This is going to come across as a complete humblebrag but bear with me (interestingly this is spelled ‘bear’ rather than ‘bare’ – Google it – makes for a good read)…
How many of you genuinely work somewhere (or for those of you that consult, with clients) that really align to your values?
Not just corporate speak “oh honesty and excellence, well yeah I totally agree with those in theory” – but, right in your bones, you get to work somewhere that you’re genuinely proud of?
I get to. It wasn’t an accident. I’ve worked a few places where that wasn’t true (and one where is was the polar opposite of true). I purposefully sought somewhere where I could hand-on-heart say that I believe in what we do, why we do it and how we do it. It was a bit scary at first.
The role I began at my current organisation (OK – YMCA Victoria – it’s all over my LinkedIn and Twitter anyway :)) could have been seen as a ‘step down’ career wise. I took a role with less pay and a less impressive sounding job title – but it felt 100% right.
- When I met with the manager of the team where I’d work I genuinely felt like he was there for the right reasons and I’d be able to learn from him.
- When I looked into the work that YMCA Victoria do, I realised they are an organisation of action (impressively so and across a huge range of areas).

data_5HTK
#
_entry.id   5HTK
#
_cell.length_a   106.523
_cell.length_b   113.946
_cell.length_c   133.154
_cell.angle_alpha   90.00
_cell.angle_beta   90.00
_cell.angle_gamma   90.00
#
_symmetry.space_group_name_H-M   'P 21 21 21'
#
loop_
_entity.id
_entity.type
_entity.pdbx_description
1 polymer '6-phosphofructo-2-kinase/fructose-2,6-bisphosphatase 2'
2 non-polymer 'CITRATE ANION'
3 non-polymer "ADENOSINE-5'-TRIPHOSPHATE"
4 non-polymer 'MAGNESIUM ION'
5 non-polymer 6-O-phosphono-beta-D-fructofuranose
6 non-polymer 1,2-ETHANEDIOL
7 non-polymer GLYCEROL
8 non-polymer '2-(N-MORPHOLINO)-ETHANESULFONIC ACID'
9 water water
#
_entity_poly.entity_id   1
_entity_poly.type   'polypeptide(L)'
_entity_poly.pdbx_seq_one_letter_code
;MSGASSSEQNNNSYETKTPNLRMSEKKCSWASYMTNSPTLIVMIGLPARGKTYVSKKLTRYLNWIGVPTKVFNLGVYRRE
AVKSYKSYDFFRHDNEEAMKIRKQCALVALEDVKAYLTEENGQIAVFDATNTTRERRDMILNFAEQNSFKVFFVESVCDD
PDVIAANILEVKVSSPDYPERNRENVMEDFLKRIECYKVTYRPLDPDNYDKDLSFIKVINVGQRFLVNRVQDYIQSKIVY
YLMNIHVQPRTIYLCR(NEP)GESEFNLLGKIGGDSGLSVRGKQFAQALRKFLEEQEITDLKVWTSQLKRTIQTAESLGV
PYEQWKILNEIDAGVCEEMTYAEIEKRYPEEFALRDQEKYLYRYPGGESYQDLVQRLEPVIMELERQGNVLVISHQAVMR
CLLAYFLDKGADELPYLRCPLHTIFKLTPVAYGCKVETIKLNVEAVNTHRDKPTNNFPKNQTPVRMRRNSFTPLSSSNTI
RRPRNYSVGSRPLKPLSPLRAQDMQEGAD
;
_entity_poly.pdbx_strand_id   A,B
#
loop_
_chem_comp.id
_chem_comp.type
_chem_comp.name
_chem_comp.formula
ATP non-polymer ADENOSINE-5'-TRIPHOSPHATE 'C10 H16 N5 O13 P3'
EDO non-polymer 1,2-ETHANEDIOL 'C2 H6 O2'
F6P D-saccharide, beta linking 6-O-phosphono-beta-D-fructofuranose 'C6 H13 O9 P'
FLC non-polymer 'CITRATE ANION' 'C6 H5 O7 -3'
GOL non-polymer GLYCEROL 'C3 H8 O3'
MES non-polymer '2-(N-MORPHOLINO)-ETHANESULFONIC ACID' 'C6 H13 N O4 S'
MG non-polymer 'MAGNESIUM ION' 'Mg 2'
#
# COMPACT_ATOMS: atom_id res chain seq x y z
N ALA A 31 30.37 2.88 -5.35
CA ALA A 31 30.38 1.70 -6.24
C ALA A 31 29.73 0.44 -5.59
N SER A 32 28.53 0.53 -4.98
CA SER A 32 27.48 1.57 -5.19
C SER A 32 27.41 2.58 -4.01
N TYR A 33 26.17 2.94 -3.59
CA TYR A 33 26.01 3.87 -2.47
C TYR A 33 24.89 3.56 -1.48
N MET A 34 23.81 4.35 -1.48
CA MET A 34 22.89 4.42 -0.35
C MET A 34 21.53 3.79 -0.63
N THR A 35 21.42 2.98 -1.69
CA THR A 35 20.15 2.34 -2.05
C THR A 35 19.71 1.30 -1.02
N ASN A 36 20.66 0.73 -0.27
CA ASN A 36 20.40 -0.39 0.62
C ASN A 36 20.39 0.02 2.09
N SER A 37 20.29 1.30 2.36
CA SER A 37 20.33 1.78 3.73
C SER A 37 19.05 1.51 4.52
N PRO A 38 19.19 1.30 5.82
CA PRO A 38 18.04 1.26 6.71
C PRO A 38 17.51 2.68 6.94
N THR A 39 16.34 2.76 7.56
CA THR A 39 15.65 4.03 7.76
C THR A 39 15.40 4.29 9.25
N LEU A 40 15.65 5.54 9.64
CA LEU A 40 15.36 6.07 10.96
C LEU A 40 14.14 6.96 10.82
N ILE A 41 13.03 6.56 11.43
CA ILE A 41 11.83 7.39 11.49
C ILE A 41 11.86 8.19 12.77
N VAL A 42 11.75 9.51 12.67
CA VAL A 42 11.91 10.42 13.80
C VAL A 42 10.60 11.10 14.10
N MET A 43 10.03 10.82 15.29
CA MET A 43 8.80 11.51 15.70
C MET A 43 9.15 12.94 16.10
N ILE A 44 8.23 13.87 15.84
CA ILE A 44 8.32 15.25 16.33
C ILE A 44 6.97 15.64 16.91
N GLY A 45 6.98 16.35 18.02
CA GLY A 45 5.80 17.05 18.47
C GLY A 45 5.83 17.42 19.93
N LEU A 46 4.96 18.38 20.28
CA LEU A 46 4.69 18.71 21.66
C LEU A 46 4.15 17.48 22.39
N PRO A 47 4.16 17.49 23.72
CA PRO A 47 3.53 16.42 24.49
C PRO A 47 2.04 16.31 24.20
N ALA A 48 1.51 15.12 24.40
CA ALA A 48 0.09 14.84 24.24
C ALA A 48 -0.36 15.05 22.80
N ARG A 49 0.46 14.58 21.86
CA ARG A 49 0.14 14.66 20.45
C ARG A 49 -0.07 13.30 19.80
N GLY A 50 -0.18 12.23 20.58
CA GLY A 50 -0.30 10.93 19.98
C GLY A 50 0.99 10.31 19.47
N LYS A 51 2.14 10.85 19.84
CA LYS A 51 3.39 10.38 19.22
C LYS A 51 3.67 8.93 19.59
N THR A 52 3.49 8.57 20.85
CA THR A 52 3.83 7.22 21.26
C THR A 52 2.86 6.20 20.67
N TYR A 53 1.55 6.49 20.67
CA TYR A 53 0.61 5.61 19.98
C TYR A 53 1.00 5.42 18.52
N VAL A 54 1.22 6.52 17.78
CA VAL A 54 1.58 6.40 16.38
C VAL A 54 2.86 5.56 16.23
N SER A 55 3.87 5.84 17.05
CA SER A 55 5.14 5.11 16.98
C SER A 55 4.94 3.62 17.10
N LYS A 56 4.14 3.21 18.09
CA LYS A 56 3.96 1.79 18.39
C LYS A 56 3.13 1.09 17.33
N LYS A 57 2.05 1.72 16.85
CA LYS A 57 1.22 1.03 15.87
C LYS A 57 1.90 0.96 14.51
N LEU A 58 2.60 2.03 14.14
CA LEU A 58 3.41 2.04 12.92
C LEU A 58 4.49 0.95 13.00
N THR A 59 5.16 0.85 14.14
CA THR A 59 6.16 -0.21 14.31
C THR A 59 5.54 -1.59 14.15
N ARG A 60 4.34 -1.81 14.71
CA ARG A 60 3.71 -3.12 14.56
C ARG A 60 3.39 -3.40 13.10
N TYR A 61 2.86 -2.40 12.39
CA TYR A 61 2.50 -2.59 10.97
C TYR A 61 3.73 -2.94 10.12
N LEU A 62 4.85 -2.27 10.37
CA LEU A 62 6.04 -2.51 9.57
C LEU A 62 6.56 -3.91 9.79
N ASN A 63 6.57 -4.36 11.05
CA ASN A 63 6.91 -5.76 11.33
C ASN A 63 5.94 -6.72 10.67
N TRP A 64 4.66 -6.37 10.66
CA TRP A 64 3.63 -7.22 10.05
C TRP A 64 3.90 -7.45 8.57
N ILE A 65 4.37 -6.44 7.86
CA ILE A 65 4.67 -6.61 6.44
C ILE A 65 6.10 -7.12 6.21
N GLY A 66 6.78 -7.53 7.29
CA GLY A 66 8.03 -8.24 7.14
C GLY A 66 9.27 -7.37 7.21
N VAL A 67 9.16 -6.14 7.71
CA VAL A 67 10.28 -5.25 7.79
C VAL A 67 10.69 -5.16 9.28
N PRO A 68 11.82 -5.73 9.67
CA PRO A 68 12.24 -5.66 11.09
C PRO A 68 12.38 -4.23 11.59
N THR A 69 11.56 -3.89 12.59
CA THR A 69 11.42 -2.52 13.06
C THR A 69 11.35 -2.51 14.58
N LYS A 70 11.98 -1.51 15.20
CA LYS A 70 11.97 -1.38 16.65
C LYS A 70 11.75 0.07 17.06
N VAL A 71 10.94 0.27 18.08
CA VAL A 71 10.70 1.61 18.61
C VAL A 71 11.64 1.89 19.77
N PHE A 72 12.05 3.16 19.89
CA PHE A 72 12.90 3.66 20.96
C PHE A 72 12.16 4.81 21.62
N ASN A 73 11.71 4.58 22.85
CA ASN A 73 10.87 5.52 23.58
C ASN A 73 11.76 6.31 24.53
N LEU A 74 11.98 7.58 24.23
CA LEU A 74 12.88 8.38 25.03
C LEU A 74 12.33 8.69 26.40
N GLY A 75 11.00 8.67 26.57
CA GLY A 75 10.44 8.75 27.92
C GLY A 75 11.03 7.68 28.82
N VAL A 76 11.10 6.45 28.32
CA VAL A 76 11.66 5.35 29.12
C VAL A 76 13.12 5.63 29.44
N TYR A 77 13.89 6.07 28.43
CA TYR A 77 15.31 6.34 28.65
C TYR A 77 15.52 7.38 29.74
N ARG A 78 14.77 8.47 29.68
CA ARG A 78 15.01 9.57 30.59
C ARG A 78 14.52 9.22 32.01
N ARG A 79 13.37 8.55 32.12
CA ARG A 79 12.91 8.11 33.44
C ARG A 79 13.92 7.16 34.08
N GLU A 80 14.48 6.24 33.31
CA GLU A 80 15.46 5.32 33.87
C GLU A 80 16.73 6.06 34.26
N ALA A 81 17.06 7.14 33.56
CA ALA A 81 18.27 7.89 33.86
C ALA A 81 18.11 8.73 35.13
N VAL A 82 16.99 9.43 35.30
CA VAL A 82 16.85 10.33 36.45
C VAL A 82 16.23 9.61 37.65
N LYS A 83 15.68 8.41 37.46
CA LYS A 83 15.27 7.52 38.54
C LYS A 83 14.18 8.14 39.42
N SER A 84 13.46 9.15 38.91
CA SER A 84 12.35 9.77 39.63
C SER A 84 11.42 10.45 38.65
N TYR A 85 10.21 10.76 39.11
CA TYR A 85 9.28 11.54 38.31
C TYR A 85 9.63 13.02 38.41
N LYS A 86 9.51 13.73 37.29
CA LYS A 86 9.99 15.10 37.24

- When I interviewed the team interviewing me where really passionate about their work. It came across really clearly and I also had a sense from both my key stakeholders (that were involved in all stages of the interview process) that they loved what they do.
- I felt that there was potential with this organisation for future opportunities and growth.
I was hugely nervous about this decision. Actually ‘hugely nervous’ doesn’t even begin to convey just how terrified I was about the decision to leave a great job. But the payoff was worth it.
Very quickly I had confirmation that I’d made the right decision. The team I worked with was great, I was mentored by some really talented people and my primary operational stakeholder group consistently gave me extra time (while never making me feel like I was imposing) to really help me understand their world.
When I attend events or talk with my peers at other organisations I regularly feel out of place for loving what I do and where I work so much. But I shouldn’t.
I realise the economic realities and the hugely privileged position I was in to take my time in finding the right role – and being educated and skilled in an area where I can find my dream job. In saying that, I did take my time. My husband and I moved to Australia with 3 suitcases and I’ve had some shocking work experiences along the way, in both Australia and New Zealand. But being purposeful and taking a long term view has meant that I now work with people that I genuinely hope I continue to work with for 5 (or, gasp, even 10,) years.
Can everyone work in their dream job? Probably not. The way the world works means for many that holding on to a job, any job, that puts food on the table may be the driving objective.
But if you can, if there’s any way you can chase your dream job, or dream company. Do it. I cannot tell you how much my life has changed since taking a role somewhere where I’m proud to work.